|کد مقاله||کد نشریه||سال انتشار||مقاله انگلیسی||ترجمه فارسی||نسخه تمام متن|
|5593458||1405083||2017||6 صفحه PDF||سفارش دهید||دانلود کنید|
- The mitochondrial proton leak does not universally scale with metabolic rate.
- The reptilian proton leak reaches endotherm levels above a critical body mass.
- The protoendothermic tenrec displays intermediate basal proton leak levels.
The mitochondrial basal proton leak (MBPL) significantly contributes to high body temperatures (Tb) and basal metabolic rates (BMR) in endotherms. In endotherms at a given body mass (M), liver MBPL is higher than in ectotherms, supporting the notion that MBPL may partly explain the evolutionary increase in metabolic rate (MR), fostering endothermy. Here, we re-addressed this assumption by performing a phylogenetic analysis comparing all available liver MBPL data for ecto- and endotherms. While MBPL within endotherms negatively scales with M and BMR as shown previously, MBPL of ectotherms does not scale allometrically with M. Phylogenetic analysis reveals that this result is confounded by a positive scaling coefficient for MBPL with M for reptiles. Strikingly, the reptilian MBPL reaches endothermic levels above a body mass of 6.6Â kg. Thus, phylogenetic scaling of MBPL supports previous claims of endotherm-like physiological characteristics in large reptiles. It appears that diversification of ancestral ectothermic tetrapods to a body mass of at least 6Â kg may have been required to reach a MBPL that is beneficial for sustained high body temperatures. Novel MBPL data for the lesser hedgehog tenrec, a protoendothermic eutherian that displays reptile-like thermoregulatory patterns, fall within the endo- and ectothermic allometric regressions. Finally, we add additional evidence that within endotherms, phylogenetic differences in MR do not correlate with MBPL. Collectively, these data suggest that MBPL does not universally scale with metabolic rate in ecto- or endotherms and that an increasing MBPL with M may have played an important physiological role in the evolutionary history of reptilian thermoregulation.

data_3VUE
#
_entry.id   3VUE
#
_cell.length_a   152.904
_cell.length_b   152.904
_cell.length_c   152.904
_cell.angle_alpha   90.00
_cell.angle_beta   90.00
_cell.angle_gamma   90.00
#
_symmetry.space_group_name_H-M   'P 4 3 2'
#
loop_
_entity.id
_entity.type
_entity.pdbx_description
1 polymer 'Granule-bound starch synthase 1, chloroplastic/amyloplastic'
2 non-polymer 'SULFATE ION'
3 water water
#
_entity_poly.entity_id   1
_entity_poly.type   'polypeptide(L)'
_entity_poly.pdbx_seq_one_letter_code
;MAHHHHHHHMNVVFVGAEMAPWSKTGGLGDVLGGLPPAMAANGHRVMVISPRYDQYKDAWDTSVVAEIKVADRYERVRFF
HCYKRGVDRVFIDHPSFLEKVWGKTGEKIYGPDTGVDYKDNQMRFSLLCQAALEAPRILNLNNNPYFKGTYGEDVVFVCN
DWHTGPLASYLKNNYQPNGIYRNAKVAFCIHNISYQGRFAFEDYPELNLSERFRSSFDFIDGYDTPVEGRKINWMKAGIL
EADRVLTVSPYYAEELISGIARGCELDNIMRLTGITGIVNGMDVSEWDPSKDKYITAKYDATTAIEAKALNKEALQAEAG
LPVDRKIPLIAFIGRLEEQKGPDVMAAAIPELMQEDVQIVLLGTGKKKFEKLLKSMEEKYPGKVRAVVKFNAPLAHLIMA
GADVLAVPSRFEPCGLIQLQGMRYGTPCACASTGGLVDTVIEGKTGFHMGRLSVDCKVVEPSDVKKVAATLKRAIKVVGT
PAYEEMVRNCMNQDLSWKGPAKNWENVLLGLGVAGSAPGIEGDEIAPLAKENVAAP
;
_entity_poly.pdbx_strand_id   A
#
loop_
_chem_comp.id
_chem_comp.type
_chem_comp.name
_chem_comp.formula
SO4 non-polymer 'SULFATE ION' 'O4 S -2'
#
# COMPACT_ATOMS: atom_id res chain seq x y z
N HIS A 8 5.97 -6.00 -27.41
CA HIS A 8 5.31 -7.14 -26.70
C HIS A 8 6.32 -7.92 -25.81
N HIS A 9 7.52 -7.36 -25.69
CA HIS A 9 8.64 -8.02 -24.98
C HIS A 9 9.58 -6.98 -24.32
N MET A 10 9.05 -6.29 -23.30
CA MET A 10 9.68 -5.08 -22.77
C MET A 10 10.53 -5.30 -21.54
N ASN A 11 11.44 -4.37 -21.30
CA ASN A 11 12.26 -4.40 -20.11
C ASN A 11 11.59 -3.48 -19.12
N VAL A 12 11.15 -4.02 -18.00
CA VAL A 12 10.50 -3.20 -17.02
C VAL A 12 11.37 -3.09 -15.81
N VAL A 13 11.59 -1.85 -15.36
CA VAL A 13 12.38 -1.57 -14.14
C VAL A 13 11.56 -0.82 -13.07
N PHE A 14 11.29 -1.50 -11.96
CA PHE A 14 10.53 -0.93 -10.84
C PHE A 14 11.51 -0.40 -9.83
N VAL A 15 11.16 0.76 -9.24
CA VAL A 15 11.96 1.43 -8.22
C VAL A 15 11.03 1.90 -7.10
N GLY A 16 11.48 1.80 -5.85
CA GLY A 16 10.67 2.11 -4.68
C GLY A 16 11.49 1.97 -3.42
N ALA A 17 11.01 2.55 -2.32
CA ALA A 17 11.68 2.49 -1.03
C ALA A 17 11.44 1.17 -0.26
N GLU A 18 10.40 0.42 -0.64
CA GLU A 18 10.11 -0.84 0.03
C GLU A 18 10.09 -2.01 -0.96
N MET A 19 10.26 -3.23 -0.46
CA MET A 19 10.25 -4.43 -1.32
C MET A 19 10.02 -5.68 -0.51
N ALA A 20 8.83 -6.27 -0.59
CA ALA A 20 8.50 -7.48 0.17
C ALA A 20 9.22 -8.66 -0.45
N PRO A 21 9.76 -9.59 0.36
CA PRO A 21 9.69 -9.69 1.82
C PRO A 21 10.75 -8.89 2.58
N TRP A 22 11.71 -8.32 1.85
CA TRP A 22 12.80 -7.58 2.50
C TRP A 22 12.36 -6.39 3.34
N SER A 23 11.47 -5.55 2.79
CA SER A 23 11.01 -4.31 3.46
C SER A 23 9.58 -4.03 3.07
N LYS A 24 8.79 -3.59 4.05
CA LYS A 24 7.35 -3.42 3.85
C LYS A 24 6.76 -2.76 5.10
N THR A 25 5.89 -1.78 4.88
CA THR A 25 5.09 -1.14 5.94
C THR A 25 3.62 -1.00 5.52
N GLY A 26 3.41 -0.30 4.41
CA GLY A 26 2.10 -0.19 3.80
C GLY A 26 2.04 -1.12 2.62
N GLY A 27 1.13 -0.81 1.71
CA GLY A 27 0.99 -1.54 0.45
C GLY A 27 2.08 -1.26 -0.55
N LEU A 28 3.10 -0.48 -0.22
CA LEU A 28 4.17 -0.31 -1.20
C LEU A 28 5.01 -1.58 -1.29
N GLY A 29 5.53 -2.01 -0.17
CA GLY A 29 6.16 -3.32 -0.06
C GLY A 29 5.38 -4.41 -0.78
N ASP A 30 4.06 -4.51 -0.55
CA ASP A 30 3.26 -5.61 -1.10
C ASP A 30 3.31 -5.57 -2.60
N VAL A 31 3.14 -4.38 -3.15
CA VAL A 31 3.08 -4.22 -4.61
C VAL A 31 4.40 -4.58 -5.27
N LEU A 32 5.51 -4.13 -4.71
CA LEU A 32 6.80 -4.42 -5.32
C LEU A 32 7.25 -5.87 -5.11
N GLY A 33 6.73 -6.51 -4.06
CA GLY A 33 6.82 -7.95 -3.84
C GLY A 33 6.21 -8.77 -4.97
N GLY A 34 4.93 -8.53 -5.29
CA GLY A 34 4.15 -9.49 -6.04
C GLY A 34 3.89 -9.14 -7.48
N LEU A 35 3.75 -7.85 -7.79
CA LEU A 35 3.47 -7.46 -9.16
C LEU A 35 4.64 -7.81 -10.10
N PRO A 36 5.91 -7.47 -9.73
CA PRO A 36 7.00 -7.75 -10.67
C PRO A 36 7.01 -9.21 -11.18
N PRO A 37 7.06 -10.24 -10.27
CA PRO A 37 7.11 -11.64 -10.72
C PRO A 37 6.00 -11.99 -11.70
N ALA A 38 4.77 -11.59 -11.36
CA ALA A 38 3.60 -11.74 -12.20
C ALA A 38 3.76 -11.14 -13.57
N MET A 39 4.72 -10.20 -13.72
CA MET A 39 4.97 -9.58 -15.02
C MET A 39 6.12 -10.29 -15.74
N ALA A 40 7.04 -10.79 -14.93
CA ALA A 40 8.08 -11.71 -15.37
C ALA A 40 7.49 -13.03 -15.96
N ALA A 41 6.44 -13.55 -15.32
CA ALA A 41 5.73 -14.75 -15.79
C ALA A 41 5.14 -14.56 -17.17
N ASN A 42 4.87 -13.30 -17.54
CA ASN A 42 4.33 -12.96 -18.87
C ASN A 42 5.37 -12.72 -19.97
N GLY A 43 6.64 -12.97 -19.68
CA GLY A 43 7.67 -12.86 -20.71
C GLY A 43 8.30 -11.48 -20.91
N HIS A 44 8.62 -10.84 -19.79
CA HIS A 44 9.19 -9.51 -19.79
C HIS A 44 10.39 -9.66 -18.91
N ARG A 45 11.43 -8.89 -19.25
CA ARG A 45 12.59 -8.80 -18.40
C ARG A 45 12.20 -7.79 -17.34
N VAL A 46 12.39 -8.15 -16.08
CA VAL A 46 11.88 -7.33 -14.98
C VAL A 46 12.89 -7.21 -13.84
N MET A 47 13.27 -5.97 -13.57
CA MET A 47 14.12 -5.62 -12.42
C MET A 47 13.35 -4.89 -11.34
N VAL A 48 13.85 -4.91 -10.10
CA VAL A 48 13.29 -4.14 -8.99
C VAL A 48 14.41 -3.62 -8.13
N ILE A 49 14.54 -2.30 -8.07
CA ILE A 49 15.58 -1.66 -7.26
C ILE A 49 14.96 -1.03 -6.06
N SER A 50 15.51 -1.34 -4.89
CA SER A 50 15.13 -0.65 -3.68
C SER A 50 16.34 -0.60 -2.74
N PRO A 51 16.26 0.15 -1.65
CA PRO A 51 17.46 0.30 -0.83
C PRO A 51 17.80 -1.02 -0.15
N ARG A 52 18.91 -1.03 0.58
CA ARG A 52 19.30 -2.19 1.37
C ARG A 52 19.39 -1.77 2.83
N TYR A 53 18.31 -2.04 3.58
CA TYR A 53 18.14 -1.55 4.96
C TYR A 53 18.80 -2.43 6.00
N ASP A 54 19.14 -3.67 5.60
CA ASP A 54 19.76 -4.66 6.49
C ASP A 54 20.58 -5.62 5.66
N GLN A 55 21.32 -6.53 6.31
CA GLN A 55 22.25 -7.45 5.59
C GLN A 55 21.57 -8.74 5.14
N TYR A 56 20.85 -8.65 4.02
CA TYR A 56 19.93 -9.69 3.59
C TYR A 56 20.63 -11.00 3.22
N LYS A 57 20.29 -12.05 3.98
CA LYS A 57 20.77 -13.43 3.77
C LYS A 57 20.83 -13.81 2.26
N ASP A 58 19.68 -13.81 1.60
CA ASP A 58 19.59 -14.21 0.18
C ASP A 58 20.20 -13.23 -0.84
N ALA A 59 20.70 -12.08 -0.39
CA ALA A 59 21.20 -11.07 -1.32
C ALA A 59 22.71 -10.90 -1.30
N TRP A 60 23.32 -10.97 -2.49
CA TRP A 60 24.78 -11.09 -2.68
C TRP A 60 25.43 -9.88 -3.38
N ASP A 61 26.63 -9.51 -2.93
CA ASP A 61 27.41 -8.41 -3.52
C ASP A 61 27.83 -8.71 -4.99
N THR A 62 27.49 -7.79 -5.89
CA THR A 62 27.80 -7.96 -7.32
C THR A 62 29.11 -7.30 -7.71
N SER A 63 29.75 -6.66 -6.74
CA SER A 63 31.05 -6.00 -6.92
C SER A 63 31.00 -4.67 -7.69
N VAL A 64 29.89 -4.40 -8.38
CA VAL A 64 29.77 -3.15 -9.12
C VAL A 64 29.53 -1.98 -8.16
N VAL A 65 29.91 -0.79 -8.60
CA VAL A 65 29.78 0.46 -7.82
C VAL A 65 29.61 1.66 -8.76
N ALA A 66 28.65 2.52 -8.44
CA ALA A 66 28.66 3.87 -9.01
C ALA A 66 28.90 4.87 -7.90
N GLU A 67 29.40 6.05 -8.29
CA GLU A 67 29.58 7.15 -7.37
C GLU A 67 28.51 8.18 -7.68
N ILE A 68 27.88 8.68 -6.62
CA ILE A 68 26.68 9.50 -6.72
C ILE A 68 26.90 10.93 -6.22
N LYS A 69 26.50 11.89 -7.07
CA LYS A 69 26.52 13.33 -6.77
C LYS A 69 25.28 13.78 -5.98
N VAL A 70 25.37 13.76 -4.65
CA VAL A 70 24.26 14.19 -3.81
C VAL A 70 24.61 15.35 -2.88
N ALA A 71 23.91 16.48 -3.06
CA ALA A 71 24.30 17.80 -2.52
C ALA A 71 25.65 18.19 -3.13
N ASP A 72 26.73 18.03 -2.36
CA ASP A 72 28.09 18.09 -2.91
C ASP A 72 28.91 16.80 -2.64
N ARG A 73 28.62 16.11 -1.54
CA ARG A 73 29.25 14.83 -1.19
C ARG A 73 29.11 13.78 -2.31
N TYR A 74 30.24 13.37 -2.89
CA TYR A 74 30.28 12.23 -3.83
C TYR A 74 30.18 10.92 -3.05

Journal: Journal of Thermal Biology - Volume 68, Part A, August 2017, Pages 83-88